PORTLAND — After leading the Portland Trail Blazers to the Western Conference finals last season for the first time since 2000, All-NBA guard Damian Lillard has his sights set even higher after substantive offseason changes.
“We’re not coming into the season saying, ‘Oh, we made it to the Western Conference finals last season so that’s automatically going to happen,'” Lillard told reporters at Monday’s media day. “We’ve got a completely different team, a lot of building to be done. But this year, we’re coming in, our focus is to win a championship. I think our mentality has to shift to that.”
Despite being an underdog to beat Oklahoma City in the opening round of last season’s playoffs, Portland knocked off the Thunder in five games on Lillard’s series-winning 3-pointer. The Blazers then went on to beat the Nuggets, winning Game 7 in Denver, before being swept by the Golden State Warriors in the conference finals.
Three of Portland’s starters from the 2019 playoff run are gone after a busy offseason, leaving Lillard and fellow guard CJ McCollum as the two holdovers. Forward Al-Farouq Aminu and center Enes Kanter — the latter filling in for injured starter Jusuf Nurkic (leg fractures), for whom the team is not setting a timetable to return — signed as free agents with the Orlando Magic and Boston Celtics, respectively, while the Blazers dealt forward Maurice Harkless as part of a four-team trade that brought center Hassan Whiteside to Portland.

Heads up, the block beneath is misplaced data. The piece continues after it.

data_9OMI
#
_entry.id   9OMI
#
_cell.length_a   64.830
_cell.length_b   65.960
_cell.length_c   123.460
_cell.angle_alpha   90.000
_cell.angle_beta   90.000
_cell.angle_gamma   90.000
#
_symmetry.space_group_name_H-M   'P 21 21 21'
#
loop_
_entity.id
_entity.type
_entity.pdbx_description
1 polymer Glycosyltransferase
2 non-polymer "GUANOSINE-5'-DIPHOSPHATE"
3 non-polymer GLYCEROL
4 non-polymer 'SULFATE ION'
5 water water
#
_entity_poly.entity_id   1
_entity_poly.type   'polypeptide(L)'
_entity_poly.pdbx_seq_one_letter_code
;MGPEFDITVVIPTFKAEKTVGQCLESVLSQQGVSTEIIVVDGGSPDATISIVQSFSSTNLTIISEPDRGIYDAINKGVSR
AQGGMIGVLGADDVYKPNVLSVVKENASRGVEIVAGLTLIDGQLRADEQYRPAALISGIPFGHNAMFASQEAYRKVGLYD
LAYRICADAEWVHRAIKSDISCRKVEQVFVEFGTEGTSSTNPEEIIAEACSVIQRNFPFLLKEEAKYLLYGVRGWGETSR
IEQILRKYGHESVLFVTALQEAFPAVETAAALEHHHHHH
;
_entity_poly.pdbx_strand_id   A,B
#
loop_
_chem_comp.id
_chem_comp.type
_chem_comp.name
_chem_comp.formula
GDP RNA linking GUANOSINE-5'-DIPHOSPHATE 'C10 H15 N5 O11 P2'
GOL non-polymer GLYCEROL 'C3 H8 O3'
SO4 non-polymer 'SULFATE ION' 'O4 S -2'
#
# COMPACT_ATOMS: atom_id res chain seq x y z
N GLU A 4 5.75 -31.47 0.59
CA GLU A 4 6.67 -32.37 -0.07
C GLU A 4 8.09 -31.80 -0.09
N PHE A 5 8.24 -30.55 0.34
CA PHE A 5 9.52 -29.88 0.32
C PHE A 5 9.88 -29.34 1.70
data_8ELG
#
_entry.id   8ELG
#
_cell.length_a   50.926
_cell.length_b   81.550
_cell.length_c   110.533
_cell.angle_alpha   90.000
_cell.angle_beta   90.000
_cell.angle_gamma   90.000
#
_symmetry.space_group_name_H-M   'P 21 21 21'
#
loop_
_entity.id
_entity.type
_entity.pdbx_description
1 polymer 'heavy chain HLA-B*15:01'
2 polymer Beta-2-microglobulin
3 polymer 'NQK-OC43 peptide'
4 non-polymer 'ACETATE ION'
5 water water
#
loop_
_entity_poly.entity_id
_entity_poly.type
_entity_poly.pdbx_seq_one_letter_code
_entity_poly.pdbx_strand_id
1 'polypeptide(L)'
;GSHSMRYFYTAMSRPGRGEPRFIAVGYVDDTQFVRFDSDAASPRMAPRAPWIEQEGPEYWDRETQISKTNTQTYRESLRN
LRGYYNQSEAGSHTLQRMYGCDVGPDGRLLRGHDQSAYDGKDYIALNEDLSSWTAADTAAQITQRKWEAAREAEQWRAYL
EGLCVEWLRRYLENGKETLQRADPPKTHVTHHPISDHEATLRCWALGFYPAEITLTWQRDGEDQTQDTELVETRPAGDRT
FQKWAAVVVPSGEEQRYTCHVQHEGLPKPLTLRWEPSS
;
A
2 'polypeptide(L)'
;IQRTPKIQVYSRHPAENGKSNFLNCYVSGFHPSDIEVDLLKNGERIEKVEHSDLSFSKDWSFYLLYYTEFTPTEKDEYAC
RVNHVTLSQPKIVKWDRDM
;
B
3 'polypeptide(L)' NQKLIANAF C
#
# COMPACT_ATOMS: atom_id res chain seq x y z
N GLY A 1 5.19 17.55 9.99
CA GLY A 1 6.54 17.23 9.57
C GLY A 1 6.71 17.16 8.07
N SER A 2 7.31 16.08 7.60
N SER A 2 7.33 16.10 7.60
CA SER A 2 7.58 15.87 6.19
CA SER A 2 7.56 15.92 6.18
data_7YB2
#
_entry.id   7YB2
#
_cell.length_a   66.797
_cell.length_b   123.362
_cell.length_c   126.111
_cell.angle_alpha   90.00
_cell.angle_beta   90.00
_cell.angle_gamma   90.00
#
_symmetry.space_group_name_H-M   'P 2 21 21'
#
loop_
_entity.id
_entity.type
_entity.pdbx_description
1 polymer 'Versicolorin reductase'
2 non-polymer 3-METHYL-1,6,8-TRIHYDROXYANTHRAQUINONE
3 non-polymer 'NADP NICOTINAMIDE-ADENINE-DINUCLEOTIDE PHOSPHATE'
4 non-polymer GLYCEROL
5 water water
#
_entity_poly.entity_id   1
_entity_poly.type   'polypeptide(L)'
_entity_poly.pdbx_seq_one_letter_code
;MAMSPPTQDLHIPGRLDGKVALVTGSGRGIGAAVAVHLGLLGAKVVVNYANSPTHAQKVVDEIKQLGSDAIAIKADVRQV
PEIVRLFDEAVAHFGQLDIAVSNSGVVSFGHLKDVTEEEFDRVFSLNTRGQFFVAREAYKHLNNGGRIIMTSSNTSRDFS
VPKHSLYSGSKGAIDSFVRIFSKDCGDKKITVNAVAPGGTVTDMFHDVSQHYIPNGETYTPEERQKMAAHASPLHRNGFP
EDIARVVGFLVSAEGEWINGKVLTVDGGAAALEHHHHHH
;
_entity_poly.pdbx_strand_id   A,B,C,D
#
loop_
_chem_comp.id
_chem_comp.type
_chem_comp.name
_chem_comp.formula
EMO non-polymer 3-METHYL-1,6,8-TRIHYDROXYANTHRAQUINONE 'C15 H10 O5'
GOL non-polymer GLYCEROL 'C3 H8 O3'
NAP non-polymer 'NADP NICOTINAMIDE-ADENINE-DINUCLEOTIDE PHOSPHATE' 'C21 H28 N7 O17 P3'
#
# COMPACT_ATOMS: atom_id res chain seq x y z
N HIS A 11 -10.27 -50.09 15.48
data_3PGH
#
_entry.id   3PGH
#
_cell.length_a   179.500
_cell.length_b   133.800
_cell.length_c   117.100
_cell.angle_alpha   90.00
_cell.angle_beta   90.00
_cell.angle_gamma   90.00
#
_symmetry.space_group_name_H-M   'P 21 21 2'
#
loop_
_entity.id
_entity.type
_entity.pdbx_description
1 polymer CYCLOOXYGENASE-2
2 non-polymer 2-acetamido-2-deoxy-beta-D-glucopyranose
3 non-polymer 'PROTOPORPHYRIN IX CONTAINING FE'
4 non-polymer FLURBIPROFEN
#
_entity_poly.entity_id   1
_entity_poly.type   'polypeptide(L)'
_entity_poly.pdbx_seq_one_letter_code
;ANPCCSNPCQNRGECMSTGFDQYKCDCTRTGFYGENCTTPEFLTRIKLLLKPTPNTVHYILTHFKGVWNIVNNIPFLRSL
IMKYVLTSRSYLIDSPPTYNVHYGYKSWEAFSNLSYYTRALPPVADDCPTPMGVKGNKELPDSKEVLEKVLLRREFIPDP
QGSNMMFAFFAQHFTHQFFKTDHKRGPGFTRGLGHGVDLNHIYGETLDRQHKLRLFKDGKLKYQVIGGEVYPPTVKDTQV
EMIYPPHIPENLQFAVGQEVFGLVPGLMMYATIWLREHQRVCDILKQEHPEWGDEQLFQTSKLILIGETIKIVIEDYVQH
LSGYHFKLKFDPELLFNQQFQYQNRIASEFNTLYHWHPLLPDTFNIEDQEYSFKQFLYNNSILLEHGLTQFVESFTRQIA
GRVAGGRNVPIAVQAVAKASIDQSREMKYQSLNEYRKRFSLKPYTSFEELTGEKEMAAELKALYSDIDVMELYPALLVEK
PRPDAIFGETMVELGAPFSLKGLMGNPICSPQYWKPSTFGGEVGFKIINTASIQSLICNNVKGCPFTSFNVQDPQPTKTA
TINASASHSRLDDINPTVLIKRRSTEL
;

Having added Whiteside and wing Kent Bazemore via trade and having signed veteran free agents Pau Gasol, Mario Hezonja and Anthony Tolliver, Portland coach Terry Stotts believes this season’s team can be even better than the one that preceded it.
“I think it’s the deepest team we’ve had since I’ve been here,” Stotts said. “There’s obviously some versatility, playmaking, we have good size. There’s a lot to like about the roster and certainly having the carryover of Dame and CJ, it starts with that, but the guys that we brought in I think really fit with how we want to play at both ends. There’s a lot to like.
“We had a really good year last year. I think we have a chance to be a better team this year.
Statistical projections aren’t as convinced.
FiveThirtyEight’s projections give the Blazers just a 35% chance of making the playoffs in the deep West, and both it and projections based on ESPN’s real plus-minus have the team finishing at or below .500 on average.
Lillard isn’t paying attention to those pessimistic projections, saying, “What the experts’ percentages of us making the playoffs are, that’s I would say the least of our concerns.”
Instead, Lillard — who signed a supermax extension this summer that keeps him under contract in Portland through the 2024-25 season — is confident the remade Blazers can compete with other West powers that loaded up this summer. Given the strength of the conference, Lillard isn’t eyeing any particular team as a favorite.
“I don’t see it as one team,” Lillard said. “The past few years for us, people didn’t look at us as a real threat, but this past season was a perfect example. We ended up being one of the final four teams. On paper, you never would’ve guessed it. So I don’t think it’s one team. I think it’s the struggle of being in the West.
“I think the challenge for us is to worry about everybody and not just say, ‘OK, who’s the team to beat?’ because any of these teams can get you.”